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Interview - Brandon Baumann (Diamond Lane)

Interview with Brandon Baumann from Diamond Lane
by Matt Coe at 20 August 2014, 11:13 AM

Through the good fortune of this magazine, I’ve gained the opportunity to expose my ears to fresh sounds from the independent / underground scene. One of the records that recently caught my ear in a great way is “Terrorizer” from Los Angeles Hard Rock/ Heavy Metal band DIAMOND LANE. Deciding it was necessary to learn more about the group, Matt Coe fired off some questions to vocalist Brandon Baumann, and here are his thoughtful answers. 

Hello Brandon! Thank you for taking the time to do this interview! How are things in your part of California these days?

“Hey Matt! Things are going very well. It’s always a lovely blend of beautiful chaos and everything in between out here… certainly never a dull moment!”

Tell us about your own personal story when it comes to hard rock/ metal – what were some of your first memories surrounding this music growing up, favorite musicians/ bands back then, and at what point did you decide you wanted to start playing in a rock/metal band?

“I’m very fortunate to have been exposed to a wide variety of music from a very, very young age. Growing up in a house with 5 older brothers, there was always something new to discover and get inspired by. Some of my earliest memories are hanging out in my brothers’ rooms listening to Metallica and KISS. It always seemed like they had an endless supply of really intriguing new music, which was completely fascinating to me. Living in Seattle during the incubation and explosion of the grunge movement, bands like Alice in Chains, Nirvana and Soundgarden had a profound impact on me. The way the whole culture was embraced by the city was really impressive to me — it was all over the newspapers and on the television on a daily basis — I think that was the first time I realized that there was something powerful about what these guys were doing with the music that they created. With that mentality in mind, it just made me even more curious to discover what else was out there. The household certainly wasn’t exclusive to those Seattle bands, but like I mentioned, everything from Metallica to The Eagles to Skynyrd to NWA and The Grateful Dead—- all my brothers had different tastes, and I attribute that exposure to a variety of bands at such a young age that helped to shape my curiosity and thirst for discovery. I wanted to know HOW Layne Staley could sing like that, and how those Metallica riffs sounded so powerful. Safe to say, I was bitten by the bug early on, and I always knew that music would be a quintessential component to my life.”

At what point did Diamond Lane form, and what sort of experience had the musicians had through the years? Did you have a strong idea right away what type of direction you wanted to take with the music?

“When I was 13 my family relocated to San Jose, California and just a year or two after in high school is where I met Jarret Reis. We had a common bond and mutual respect for heavy music and were a few of the kids at the time wearing Metallica and Ozzy shirts at school. It wasn’t long after we started hanging out that we discovered we both played guitar. But let’s be clear – Jarret IS and always has been a guitar player, I could just strum a few chords and piece some songs together…by no means do I consider myself a guitar player. Hahaha! When we decided to form Diamond Lane, it was late 2001 / early 2002. It’s often a misnomer when people recount our history, because from the time we formed until the time we relocated to Los Angeles at the start of 2009, DL was a 3-piece band and I sang and played the bass. I call that era “the demo years”. In the process of writing songs, playing shows, recording a lot of material, we really honed in on what we wanted to achieve, and what we needed to get there, hence the need to move, expand the brand, beef up the lineup and really give this a fair shot. With that in mind, I feel like 2009 was a whole new part to the story where we took everything we learned over those past 8 years and applied that to a fresh start, with a clean slate and a little experience under our belts. To me, 2011’s “World without Heroes” is the first Diamond Lane debut album. Everything else was just dipping our toe in the ocean, figuring out what the hell we were doing as we went along with it. You can’t get to where you’re going without knowing what you’ve been and learning from those experiences, which we did by the boatload.”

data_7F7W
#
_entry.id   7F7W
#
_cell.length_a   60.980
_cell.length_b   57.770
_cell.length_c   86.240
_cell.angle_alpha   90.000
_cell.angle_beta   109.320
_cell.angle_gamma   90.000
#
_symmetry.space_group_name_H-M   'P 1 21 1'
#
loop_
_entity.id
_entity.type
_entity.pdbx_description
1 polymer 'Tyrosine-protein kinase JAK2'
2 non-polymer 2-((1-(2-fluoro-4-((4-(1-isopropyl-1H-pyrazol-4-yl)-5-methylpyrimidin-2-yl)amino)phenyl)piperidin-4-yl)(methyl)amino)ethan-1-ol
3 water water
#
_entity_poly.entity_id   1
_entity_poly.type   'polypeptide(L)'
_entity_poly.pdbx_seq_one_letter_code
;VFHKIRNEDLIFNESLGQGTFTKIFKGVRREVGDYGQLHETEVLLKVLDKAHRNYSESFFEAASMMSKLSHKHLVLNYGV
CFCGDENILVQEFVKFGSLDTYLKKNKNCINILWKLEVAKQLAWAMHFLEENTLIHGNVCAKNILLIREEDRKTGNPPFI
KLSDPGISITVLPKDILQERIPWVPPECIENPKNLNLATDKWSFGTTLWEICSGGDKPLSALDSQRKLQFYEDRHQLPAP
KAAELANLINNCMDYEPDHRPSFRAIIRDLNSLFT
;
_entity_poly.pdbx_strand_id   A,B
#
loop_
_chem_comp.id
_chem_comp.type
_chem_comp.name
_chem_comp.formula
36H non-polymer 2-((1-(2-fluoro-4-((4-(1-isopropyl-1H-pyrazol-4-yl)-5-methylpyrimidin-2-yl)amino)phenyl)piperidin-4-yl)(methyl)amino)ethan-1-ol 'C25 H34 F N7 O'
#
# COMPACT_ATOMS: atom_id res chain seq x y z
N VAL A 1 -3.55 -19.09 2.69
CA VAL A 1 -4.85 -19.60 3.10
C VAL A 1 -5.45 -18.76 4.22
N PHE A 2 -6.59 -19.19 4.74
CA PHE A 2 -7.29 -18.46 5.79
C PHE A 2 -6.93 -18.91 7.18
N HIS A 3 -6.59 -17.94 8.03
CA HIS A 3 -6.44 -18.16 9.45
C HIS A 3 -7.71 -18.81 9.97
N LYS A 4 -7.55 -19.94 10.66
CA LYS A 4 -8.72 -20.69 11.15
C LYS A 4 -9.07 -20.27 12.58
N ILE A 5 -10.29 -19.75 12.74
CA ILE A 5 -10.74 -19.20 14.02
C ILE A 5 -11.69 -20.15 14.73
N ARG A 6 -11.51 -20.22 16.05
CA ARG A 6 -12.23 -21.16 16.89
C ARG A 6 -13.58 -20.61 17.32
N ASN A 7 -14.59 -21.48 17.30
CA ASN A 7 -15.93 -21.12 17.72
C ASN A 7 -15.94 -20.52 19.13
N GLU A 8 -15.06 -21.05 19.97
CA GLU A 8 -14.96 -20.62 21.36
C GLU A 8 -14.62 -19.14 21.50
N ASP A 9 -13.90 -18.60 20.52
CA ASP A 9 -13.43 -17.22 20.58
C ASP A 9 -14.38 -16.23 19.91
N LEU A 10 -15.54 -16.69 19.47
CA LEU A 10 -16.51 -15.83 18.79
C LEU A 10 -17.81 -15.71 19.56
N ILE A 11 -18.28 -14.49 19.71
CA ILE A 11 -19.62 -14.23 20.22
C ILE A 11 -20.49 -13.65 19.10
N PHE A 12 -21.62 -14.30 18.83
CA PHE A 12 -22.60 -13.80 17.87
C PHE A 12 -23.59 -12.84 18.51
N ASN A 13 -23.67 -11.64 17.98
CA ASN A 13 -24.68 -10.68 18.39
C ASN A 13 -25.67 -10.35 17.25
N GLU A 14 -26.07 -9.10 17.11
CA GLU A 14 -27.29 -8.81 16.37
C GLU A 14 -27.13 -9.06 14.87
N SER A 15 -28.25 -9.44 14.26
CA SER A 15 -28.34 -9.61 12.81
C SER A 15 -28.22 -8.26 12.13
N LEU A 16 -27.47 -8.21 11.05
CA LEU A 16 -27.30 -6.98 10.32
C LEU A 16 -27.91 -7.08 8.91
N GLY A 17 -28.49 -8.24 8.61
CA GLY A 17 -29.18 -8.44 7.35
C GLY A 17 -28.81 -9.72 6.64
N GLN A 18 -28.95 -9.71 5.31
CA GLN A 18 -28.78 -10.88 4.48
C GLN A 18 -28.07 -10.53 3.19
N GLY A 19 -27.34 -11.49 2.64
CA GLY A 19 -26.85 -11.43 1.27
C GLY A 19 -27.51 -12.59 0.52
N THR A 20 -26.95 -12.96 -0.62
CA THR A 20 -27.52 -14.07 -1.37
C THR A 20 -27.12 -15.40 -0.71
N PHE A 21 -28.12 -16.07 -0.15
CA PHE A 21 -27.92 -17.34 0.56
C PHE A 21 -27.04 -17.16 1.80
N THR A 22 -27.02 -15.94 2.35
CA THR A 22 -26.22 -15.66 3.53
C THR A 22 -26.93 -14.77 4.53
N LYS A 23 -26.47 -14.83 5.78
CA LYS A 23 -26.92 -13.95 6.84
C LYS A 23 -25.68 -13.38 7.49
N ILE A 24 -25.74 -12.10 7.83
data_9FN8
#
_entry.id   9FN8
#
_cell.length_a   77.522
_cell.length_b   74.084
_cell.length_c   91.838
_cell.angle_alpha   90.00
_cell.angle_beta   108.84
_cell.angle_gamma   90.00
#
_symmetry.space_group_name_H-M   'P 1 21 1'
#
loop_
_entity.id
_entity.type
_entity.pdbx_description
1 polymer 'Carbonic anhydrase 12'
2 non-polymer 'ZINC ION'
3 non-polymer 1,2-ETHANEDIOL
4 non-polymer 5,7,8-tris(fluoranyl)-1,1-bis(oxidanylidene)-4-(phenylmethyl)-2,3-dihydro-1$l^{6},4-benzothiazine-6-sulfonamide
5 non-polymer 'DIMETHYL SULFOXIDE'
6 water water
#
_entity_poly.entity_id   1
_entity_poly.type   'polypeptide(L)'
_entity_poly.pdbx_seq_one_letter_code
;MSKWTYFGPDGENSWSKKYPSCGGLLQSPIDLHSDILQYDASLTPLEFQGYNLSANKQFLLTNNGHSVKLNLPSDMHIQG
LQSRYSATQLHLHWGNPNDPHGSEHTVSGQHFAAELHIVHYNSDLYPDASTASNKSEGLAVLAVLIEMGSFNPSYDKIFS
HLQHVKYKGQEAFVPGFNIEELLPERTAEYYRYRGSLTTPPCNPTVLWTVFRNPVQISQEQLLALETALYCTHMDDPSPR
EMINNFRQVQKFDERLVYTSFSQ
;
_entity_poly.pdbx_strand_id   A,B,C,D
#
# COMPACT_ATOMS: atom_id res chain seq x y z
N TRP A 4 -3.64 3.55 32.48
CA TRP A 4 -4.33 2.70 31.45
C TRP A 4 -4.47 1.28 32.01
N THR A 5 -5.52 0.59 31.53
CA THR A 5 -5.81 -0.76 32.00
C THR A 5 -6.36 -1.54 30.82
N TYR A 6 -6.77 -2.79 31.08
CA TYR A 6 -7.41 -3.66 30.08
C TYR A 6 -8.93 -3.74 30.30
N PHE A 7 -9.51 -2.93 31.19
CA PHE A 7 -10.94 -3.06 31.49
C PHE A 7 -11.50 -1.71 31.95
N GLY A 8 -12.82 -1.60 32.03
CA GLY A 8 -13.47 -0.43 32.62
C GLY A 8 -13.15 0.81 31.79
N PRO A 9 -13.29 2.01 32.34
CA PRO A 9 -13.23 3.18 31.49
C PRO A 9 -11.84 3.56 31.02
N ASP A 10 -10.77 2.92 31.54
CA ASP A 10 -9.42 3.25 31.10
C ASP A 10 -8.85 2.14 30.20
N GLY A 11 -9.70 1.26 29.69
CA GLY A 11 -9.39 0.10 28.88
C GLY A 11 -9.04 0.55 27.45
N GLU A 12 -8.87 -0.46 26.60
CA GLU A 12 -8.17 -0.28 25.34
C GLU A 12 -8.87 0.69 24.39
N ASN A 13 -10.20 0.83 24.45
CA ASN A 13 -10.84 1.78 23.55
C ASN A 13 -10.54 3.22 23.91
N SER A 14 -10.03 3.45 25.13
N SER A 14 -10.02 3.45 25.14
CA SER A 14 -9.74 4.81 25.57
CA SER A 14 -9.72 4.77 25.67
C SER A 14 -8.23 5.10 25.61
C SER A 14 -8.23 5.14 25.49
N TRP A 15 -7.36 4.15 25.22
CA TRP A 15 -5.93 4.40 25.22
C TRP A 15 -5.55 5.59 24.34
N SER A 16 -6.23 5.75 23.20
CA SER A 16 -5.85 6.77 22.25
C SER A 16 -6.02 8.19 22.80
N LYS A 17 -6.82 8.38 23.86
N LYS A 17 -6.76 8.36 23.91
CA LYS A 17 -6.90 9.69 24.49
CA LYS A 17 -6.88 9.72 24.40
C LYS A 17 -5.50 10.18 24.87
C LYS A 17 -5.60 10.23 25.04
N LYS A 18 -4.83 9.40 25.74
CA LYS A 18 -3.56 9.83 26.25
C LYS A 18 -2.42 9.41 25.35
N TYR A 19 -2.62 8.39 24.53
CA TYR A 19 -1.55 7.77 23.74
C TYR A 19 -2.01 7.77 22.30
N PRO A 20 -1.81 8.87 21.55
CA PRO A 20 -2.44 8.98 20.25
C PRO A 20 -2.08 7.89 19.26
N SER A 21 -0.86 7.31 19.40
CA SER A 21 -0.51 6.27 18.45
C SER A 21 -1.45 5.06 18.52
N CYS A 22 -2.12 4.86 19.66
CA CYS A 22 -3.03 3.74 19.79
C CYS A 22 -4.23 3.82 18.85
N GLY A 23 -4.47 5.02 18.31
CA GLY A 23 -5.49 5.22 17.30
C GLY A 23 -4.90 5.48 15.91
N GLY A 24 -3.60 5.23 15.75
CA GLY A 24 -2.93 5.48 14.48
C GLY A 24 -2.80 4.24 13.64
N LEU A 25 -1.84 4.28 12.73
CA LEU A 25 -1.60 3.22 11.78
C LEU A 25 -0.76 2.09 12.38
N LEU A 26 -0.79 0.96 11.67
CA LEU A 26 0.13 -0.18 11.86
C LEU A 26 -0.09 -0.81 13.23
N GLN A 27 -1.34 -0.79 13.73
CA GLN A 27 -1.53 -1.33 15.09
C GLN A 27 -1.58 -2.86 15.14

Your first release “World Without Heroes” came out in 2011- what memories do you have surrounding the songwriting and recording sessions for this record, and how do you feel about this release after a few years of reflection?

“This record was incredibly important for us, because it was an opportunity to state our claim in the very competitive, very saturated Los Angeles music scene. Our mindset was that, if we can penetrate here, we can do so anyplace. This was our first album working with our producer Tom Chandler, and when we approached the songwriting for this album, we really wanted to try and truly find a sound that felt natural to us. Our whole lives we spent worshipping bands like Metallica, Black Label Society, Pantera and beyond. What we did was go into the studio with Tom and ended up recording 50 demos. No joke. We laid out every idea possible, and what we shaved down to really sink our teeth into are the 10 tracks that are on ‘WWH’. The recording process was incredibly comfortable. Tom is a very casual and knowledgeable guy — I mean, he knows music better than most anyone I’ve ever met. He’s got a sweet studio set up at his house, so it’s a low-pressure situation right out of the gates, as opposed to always watching the clock and making artistic choices based on how many hours are left in the budget. Looking back at that record, I think it’s a perfect snapshot of those moments in time — the thrill of living in a new environment, building new friendships and being exposed to a whole foreign set of circumstances and situations — of course, with hindsight I could name a hundred things I’d change now with the knowledge I’ve acquired since, but that’s just the nature of the beast. Good thing that’s just the starting point in a long line of albums to come.”